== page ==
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heliman 02-07-2010 03:16 AM

Overworking Dough?
 
What are the signs of overworking dough and how long does one need to knead it in a mixer for it be become overworked.

Thanks

texassourdough 02-08-2010 07:10 PM

Re: Overworking Dough?
 
Hi Rossco!!!

The signs are subtle but the simplest description would be not as good as less worked...

It is a touch issue as much as anything else. And my personal example would be Caputo dough formed into balls shortly after mixing vs. 2 hours before baking. IMO the latter is disticnly inferiof and therefore (effectively) overworked. The former is IMO better! But that is a personal decision!
Jay

heliman 02-08-2010 07:46 PM

Re: Overworking Dough?
 
Hello Jay - tks for the feedback on this one...

Just to clarify then ... does "overworked" not refer to the "overkneading" of dough during the actual kneading process - is it the "resting" and "handling" component in general?

I have been allowing the dough to rest for about an hour after kneading - before cutting it. Would you suggest cutting right after kneading?

Rossco

dmun 02-09-2010 04:11 AM

Re: Overworking Dough?
 
I'm the minority voice here in industrial mixer land, but I fully believe that a minimum of dough handling is best. Ever since I tried the "no-kneed" bread recipe from the NY Times, I realized that dough wants to form gluten all by its self, and all you need is time to let it do it.

I mix my flour, salt, and yeast dry. I add all the water, and mix it just until the flour is absorbed with a silicone spatula. I let it set twenty minutes, then gently kneed it for a minute or so until the lumpiness disappears. I form it in a ball, cover it with sprayed plastic wrap, and put it in a warm place for 3 or 4 hours until it is well risen. I turn it out on the counter, gently flatten it, cut it in pieces, and ball it up. Each ball goes in an individual plastic container and gets refrigerated for a minimum of two days. Three is best. Five is about the limit. When I'm ready to make pizza, I take out the balls about half an hour before I use them. You want them cool but not frigid. You want to handle the dough as little as possible at this point. Never re-kneed a rested dough ball. I find with this technique that the dough is smooth and extensible.

But the short answer to your question is: Overworked dough is rubbery. It springs back. It produces a tough crust.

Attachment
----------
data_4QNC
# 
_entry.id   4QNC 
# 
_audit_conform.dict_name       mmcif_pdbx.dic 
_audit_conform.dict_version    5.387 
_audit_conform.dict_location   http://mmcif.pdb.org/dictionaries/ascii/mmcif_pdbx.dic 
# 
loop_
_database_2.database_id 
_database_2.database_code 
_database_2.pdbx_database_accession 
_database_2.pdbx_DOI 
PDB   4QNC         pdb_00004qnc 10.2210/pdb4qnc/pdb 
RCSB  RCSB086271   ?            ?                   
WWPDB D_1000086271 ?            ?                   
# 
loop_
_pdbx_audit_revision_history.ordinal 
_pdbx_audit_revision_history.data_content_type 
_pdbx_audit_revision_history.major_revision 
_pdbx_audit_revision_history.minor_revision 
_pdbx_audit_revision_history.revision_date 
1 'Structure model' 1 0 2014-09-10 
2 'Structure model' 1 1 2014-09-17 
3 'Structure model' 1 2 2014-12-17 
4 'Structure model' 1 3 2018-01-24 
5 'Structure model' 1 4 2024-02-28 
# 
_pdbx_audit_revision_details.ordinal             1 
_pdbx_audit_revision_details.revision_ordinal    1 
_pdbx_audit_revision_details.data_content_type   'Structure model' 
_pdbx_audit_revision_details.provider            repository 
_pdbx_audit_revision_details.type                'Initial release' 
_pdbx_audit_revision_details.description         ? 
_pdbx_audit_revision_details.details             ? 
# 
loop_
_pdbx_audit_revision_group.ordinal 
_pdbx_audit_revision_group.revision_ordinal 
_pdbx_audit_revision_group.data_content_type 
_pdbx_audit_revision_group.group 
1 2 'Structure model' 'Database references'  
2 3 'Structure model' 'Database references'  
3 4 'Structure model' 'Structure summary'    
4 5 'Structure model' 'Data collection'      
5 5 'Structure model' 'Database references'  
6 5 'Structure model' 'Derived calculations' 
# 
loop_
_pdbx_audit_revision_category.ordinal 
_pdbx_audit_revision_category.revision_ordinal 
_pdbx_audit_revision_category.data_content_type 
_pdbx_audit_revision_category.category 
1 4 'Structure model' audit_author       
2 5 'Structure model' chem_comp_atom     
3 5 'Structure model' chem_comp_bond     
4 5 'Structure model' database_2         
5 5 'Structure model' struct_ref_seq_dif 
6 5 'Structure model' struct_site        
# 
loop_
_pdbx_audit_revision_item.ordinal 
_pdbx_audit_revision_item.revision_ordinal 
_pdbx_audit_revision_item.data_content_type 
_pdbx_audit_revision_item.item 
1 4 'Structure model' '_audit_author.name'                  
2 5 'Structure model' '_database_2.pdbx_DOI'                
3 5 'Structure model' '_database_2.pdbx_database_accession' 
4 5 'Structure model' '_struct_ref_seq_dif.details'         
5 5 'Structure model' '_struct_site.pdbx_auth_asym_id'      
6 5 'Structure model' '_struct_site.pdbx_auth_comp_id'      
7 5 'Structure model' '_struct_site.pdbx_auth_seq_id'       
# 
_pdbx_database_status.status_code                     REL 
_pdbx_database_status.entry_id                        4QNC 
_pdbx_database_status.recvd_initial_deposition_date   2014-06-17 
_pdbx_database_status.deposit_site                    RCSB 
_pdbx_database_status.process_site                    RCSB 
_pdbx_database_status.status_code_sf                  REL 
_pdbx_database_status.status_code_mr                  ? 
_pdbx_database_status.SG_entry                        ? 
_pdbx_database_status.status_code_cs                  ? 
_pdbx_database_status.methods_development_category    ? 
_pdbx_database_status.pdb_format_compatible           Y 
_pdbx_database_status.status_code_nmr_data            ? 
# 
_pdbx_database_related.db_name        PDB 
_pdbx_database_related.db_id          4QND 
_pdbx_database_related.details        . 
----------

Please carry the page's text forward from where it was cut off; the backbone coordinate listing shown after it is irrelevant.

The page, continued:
mfiore 02-09-2010 04:17 AM

Re: Overworking Dough?
 
Can the dough be formed into balls right after mixing, before the initial 3-4 hour rise? This would eliminate a step of dough handling. Never did it, just asking.

dmun 02-09-2010 08:18 AM

Re: Overworking Dough?
 
I'm sure you could do it: There are lots of cultures that have unleavened flatbreads, even.
I think the first rise is an important part of the process: It lets the yeast grow and reach equilibrium, and develops flavors. There's also the matter that the cold second rise is much less than the first warm one. I think having your dough balls double in volume would be a storage problem.

heliman 02-09-2010 04:19 PM

Re: Overworking Dough?
 
I think there are quite a few of us with some heavy dough making artillery frequenting this forum. On that score, with flour that has 11% protein, what would you recommend is a reasonable length of time to knead it for? Hydration would be around 65-67%.

I have heard of the "no knead" recipe but haven't tried it as yet as I prefer to stick to traditional methods of dough making. Looks good though, and less effort...

The reason I asked this question was that whilst kneading 1.7 kg of dough in the TBird at the weekend, I noticed a change in the texture of the dough after about 8-9 mins of kneading. The gluten was forming well and suddely it seemed to relaxed. Not sure if I was imagining it but I may try a shorter knead next time to see if there is any difference in the finished product...

dsgreco 02-10-2010 07:39 AM

Re: Overworking Dough?
 
I have been trying the no-knead method with bread and the results are awesome! I have also been trying the no-knead method with pizza dough and have not had much luck with getting a thin crust without tearing the dough apart. It does not seem to stretch easily. As a side note the flavor was great.

heliman 02-10-2010 02:21 PM

Re: Overworking Dough?
 
Interesting to hear of your experience on no-knead.

I still don't fully understand the theory behind how exactly the gluten is developed during this method and whether the results are comparable to the kneaded method. Perhaps mechanical kneading just speeds up the gluten formation process?

Also, how widely used is no-knead in the commercial pizza making industry? This would provide a clue to its acceptance as a reliable method, however preparation perhaps the time is a factor that makes commercial operations favour the kneaded approach.

Perhaps someone can shed some light on this as quite a few people have indicated good results with no-knead pizza.

dmun 02-10-2010 04:14 PM

Re: Overworking Dough?
 
I don't doubt that I'd get a more perfectly uniform dough if I used mechanical kneeding, but it's one more thing to clean, instead of one bowl and one silicone spatula.


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